Thanks to the Chinese, Korean, Japanese, Filipino, and Portuguese immigration over the centuries, Hawaii's food scene has always had a fusion element.
Some of the most common local dishes -- saimin, boiled peanuts, shoyu chicken -- have flavors that feel reminiscent of other cuisines but are also only-in-Hawaii. These days there is a huge local food movement, a creative local makers scene, and renowned, James Beard-nominated chefs cooking thoughtful local food, and that is all very much worth exploring when you travel to Hawaii. But, there will always be big love for the local comfort foods, because they're simple, delicious, and, well, comforting.
Some of these classic local foods are dishes you'll find at iconic plate lunch spots like Rainbow Drive In while others are cooked just as frequently by home cooks for any and everything from University of Hawaii football tailgates to luaus or just casual get togethers.
Here are the classic you should try next time you visit Hawaii:
Nearly every major ethnic group has left its mark on this ramen-like dish. Classic saimin starts with a Japanese-like dashi broth and Chinese lo mein-like noodles. There are all sorts of toppings from Portuguese linguica sausage, Filipino pancit, and Korean kimchi. Our version of the dish is a Shrimp and Vegetable Saimin that's pretty simple and very delicious.
You might have only had boiled peanuts in the Deep South but they're a traditional pupu (aka appetizer) in Hawaii. Brought to Hawaii by Chinese immigrants, they're usually made with star anise. We often stop by local spots like Fort Ruger Market on Oahu to get boiled peanuts and some poke before going to friends' houses but we also like to make our own boiled peanuts when we're up for it!
This dish has become such a big deal in the continental states (aka "mainland") that it probably needs no introduction. But just in case: the Hawaiian word poke (poh-kay), means to cut or chunk and the classic version was raw fish mixed with local sea salt, limu (a seaweed), and kukui nuts. These days, shoyu poke (with Japanese-style soy sauce, scallions, and sesame) is the most common, but there are all sorts of versions made with all sorts of seafood and even beef. Our Editor In Chief likes to serve classic ahi poke on tostadas with avocado to bring a little bit of her fresh California roots to the dish.
Brought to Hawaii by the Portuguese, the yeasty, airy donuts known as malasadas are made daily at numerous bakeries. Purists insist you eat malasadas plain (unfilled and sugared), but they're often filled with local flavors like passion fruit or coconut or dipped in li hing mui (salted plum powder) sugar. For more about malasadas, here is what to look for and where to get our favorites.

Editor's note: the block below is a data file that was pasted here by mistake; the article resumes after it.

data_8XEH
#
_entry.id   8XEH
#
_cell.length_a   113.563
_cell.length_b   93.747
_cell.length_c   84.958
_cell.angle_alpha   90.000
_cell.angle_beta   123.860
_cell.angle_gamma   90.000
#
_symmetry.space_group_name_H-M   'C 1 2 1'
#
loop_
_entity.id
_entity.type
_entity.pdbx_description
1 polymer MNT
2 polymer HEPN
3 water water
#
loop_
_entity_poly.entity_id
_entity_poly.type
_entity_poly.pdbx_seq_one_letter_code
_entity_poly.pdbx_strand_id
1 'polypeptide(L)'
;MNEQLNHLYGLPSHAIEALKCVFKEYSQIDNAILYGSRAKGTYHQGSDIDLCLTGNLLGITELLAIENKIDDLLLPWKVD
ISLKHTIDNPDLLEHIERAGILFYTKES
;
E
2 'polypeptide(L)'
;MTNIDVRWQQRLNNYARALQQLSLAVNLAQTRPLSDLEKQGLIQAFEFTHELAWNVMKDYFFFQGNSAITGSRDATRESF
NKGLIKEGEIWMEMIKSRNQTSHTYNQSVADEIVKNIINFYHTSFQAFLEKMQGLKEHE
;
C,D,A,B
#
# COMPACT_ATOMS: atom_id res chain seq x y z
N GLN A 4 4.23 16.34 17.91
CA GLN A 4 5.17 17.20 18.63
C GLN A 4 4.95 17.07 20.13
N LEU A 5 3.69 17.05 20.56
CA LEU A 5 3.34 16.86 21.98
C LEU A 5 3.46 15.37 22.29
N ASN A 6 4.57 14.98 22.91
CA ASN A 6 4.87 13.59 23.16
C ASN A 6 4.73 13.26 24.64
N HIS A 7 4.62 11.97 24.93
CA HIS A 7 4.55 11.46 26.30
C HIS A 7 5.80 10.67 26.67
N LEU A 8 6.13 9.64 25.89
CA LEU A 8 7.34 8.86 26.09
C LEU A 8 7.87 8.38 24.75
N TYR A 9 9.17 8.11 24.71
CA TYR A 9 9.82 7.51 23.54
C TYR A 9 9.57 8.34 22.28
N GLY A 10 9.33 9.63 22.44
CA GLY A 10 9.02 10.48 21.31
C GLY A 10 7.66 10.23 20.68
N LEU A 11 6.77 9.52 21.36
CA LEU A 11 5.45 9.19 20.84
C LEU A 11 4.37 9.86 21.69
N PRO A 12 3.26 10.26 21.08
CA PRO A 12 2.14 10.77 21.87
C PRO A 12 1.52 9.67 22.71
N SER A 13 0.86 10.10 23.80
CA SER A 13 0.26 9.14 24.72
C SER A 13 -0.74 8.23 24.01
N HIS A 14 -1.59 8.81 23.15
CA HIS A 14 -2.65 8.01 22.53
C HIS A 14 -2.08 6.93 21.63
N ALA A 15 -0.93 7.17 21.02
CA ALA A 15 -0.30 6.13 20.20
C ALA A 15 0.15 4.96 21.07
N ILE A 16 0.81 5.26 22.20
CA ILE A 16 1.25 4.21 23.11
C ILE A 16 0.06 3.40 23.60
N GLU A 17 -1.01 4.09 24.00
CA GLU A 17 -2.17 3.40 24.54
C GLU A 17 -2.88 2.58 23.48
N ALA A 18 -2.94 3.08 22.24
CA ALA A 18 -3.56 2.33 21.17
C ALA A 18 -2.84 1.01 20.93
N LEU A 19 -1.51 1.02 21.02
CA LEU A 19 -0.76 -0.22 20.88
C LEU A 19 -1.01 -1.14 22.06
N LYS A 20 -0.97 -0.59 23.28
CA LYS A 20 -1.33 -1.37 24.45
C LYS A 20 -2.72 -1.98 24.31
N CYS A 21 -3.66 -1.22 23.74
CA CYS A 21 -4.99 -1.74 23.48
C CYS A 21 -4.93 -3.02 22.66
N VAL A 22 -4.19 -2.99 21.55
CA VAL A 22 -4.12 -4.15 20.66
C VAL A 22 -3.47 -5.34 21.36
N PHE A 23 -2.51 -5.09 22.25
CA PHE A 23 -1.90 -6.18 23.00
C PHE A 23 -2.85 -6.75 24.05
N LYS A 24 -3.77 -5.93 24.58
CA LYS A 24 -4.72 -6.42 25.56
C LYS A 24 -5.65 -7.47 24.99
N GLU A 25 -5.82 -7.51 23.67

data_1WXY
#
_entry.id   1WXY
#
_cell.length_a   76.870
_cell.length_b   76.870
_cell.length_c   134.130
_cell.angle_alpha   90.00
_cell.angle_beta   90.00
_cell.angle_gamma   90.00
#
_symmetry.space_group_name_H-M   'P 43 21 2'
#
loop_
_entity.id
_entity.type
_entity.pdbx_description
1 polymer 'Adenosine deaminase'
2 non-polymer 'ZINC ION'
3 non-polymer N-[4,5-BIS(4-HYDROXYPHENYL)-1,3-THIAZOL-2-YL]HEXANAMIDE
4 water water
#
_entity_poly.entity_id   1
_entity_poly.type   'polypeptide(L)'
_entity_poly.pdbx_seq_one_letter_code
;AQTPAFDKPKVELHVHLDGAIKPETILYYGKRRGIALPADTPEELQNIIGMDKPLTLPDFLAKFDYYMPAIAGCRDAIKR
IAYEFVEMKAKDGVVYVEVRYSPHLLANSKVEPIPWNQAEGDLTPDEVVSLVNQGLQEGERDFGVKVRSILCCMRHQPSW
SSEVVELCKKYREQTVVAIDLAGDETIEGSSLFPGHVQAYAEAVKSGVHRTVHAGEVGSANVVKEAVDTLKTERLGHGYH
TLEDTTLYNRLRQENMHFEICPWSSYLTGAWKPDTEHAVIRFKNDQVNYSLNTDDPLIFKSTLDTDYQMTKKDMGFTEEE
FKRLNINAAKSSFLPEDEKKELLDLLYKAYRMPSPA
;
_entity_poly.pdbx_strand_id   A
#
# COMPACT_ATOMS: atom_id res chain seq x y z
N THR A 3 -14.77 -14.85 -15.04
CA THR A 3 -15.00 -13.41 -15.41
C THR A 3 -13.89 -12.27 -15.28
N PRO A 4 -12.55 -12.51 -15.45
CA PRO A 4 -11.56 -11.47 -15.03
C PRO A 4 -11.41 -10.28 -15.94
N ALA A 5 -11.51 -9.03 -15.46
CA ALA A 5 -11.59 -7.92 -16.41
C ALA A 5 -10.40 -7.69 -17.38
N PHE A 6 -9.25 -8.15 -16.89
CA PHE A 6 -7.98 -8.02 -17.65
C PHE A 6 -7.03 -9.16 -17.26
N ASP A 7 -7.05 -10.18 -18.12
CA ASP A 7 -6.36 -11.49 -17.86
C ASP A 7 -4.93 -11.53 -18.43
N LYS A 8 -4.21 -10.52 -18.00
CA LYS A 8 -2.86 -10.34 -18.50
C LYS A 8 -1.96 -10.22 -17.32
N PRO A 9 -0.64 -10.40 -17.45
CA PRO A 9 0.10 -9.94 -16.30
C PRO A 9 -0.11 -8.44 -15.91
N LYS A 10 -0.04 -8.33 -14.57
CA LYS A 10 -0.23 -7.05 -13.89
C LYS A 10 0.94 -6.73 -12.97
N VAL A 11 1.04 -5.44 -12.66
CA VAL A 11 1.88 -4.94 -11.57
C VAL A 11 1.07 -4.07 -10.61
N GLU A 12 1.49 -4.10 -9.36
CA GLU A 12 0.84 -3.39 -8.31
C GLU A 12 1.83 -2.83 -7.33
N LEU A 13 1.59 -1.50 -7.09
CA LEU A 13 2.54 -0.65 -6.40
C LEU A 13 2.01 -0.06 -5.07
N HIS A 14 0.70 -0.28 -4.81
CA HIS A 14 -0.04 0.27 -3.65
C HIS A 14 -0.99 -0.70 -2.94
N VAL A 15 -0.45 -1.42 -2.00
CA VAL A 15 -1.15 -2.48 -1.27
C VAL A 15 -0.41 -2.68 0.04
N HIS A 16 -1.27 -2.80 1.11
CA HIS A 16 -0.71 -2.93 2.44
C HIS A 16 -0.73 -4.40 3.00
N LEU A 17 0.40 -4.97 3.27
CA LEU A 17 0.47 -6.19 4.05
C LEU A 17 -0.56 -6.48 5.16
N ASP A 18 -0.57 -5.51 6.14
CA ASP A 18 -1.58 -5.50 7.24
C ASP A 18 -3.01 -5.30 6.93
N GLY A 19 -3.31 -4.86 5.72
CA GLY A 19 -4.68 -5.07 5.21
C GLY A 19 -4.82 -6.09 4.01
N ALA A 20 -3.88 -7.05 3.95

The word is a shortening of a Hawaiian phrase that translates as "delicious pork thing" — and that's exactly what these are. Inspired by Chinese pork buns, these yeasted buns can be steamed or baked and are traditionally filled with char sui (BBQ pork) or kalua pig. The ones pictured here are from Royal Kitchen on Oahu and are a must-visit spot in our opinion because their manapua are always fresh and they have all sorts of flavors.
Musubi are like a long-lost cousin to the Japanese snack known as onigiri where sushi rice is wrapped in seaweed and often filled with all sorts of delicious flavors. But in Hawaii, they give it a decidedly local twist and fill sushi rice wtih SPAM that's cooked in teriyaki sauce. And the classic place to get it is at 7-Eleven. No, seriously.
Huli Huli Chicken
Huli huli chicken is what you would get if teri (aka teriyaki) chicken married barbecue chicken. It's sweet and tangy, with plenty of ginger, garlic, and soy — and it's delicious. Huli means "turn" in Hawaiian, so huli huli is literally "turn turn" — fitting for rotisserie-style chicken cooked over local mesquite. This recipe is a simplified riff on huli huli chicken that you can do on your grill (assuming you too don't own a rotisserie).
Shave ice is the same basic idea as a snow cone but lighter and airier because it's made with shaved rather than crushed ice. You can find it pretty much on every corner and while traditionalists swear by Oahu's Matsumoto or Waiola, we're fans of Ailana because their syrups are homemade. Here is of our list of where to find the best shave ice in Hawaii.
Just to be crystal clear, "Hawaiian food" refers to food that native Hawaiians ate. That means if you're talking about anything else (pretty much everything else), go ahead and refer to it as "local food." Some traditional Hawaiian food to look out of is kalua pork (cooked in an imu); squid luau (squid cooked with taro and coconut milk); poi (mashed taro); laulau (fish and pork cooked wrapped in taro and ti leaves); and haupia (a coconut custard), which we love when it's turned into pie form.
Any other must-eat Hawaiian foods that we missed in our list? Let us know in the comments below!
Connect With Salt & Wind Travel
- Get To Know The Salt & Wind Travel Services
- Let Us Plan Your Trip! Fill Out This Form For A Custom Travel Itinerary
- Download Our Digital Travel Guides For Food Lovers
- Keep In Touch! Sign Up For Our Newsletter!
- Join the Salt & Wind Facebook Group for food and travel advice
More Hawaii On Salt & Wind Travel